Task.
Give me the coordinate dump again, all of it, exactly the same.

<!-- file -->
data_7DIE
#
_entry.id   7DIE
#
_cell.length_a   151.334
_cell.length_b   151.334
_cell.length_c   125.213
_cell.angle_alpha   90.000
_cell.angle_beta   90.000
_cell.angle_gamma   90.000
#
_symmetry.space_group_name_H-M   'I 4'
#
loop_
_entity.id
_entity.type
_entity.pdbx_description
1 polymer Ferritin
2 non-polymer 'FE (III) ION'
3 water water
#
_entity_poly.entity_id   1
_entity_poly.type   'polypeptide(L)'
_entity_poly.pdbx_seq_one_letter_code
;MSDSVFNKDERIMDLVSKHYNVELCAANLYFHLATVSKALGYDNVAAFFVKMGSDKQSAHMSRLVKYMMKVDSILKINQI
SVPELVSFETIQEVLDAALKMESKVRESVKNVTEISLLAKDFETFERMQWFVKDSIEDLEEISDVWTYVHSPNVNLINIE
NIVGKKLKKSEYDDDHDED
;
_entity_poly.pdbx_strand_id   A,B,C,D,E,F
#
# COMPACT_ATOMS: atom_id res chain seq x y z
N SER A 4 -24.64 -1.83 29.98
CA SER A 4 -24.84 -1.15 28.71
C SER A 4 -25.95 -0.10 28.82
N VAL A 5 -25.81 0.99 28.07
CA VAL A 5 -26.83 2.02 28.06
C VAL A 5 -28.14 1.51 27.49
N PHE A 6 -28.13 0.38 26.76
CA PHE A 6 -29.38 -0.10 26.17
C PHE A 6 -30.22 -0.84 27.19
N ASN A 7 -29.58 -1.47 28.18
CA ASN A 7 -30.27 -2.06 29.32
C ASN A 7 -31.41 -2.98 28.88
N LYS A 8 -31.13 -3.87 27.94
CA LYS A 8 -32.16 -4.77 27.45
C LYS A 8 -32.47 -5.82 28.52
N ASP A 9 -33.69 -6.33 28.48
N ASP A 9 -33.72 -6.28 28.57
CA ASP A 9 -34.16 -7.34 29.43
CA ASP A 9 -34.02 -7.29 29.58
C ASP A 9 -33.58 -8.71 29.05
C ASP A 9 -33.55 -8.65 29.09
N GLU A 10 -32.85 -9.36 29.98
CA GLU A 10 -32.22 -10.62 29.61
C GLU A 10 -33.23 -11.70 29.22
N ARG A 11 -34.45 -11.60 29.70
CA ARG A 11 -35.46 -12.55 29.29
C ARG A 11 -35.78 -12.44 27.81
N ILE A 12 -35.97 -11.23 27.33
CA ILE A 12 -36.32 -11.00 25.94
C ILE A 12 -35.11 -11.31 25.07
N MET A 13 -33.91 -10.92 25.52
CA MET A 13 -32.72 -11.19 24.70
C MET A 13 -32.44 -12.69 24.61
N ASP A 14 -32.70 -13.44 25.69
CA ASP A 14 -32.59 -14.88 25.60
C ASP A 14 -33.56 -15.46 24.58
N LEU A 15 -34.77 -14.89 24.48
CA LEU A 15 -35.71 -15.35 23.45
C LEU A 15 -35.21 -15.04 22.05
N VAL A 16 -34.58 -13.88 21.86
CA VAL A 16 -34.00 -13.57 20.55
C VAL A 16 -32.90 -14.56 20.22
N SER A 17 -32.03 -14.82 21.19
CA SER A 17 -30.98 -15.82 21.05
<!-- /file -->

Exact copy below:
data_7DIE
#
_entry.id   7DIE
#
_cell.length_a   151.334
_cell.length_b   151.334
_cell.length_c   125.213
_cell.angle_alpha   90.000
_cell.angle_beta   90.000
_cell.angle_gamma   90.000
#
_symmetry.space_group_name_H-M   'I 4'
#
loop_
_entity.id
_entity.type
_entity.pdbx_description
1 polymer Ferritin
2 non-polymer 'FE (III) ION'
3 water water
#
_entity_poly.entity_id   1
_entity_poly.type   'polypeptide(L)'
_entity_poly.pdbx_seq_one_letter_code
;MSDSVFNKDERIMDLVSKHYNVELCAANLYFHLATVSKALGYDNVAAFFVKMGSDKQSAHMSRLVKYMMKVDSILKINQI
SVPELVSFETIQEVLDAALKMESKVRESVKNVTEISLLAKDFETFERMQWFVKDSIEDLEEISDVWTYVHSPNVNLINIE
NIVGKKLKKSEYDDDHDED
;
_entity_poly.pdbx_strand_id   A,B,C,D,E,F
#
# COMPACT_ATOMS: atom_id res chain seq x y z
N SER A 4 -24.64 -1.83 29.98
CA SER A 4 -24.84 -1.15 28.71
C SER A 4 -25.95 -0.10 28.82
N VAL A 5 -25.81 0.99 28.07
CA VAL A 5 -26.83 2.02 28.06
C VAL A 5 -28.14 1.51 27.49
N PHE A 6 -28.13 0.38 26.76
CA PHE A 6 -29.38 -0.10 26.17
C PHE A 6 -30.22 -0.84 27.19
N ASN A 7 -29.58 -1.47 28.18
CA ASN A 7 -30.27 -2.06 29.32
C ASN A 7 -31.41 -2.98 28.88
N LYS A 8 -31.13 -3.87 27.94
CA LYS A 8 -32.16 -4.77 27.45
C LYS A 8 -32.47 -5.82 28.52
N ASP A 9 -33.69 -6.33 28.48
N ASP A 9 -33.72 -6.28 28.57
CA ASP A 9 -34.16 -7.34 29.43
CA ASP A 9 -34.02 -7.29 29.58
C ASP A 9 -33.58 -8.71 29.05
C ASP A 9 -33.55 -8.65 29.09
N GLU A 10 -32.85 -9.36 29.98
CA GLU A 10 -32.22 -10.62 29.61
C GLU A 10 -33.23 -11.70 29.22
N ARG A 11 -34.45 -11.60 29.70
CA ARG A 11 -35.46 -12.55 29.29
C ARG A 11 -35.78 -12.44 27.81
N ILE A 12 -35.97 -11.23 27.33
CA ILE A 12 -36.32 -11.00 25.94
C ILE A 12 -35.11 -11.31 25.07
N MET A 13 -33.91 -10.92 25.52
CA MET A 13 -32.72 -11.19 24.70
C MET A 13 -32.44 -12.69 24.61
N ASP A 14 -32.70 -13.44 25.69
CA ASP A 14 -32.59 -14.88 25.60
C ASP A 14 -33.56 -15.46 24.58
N LEU A 15 -34.77 -14.89 24.48
CA LEU A 15 -35.71 -15.35 23.45
C LEU A 15 -35.21 -15.04 22.05
N VAL A 16 -34.58 -13.88 21.86
CA VAL A 16 -34.00 -13.57 20.55
C VAL A 16 -32.90 -14.56 20.22
N SER A 17 -32.03 -14.82 21.19
CA SER A 17 -30.98 -15.82 21.05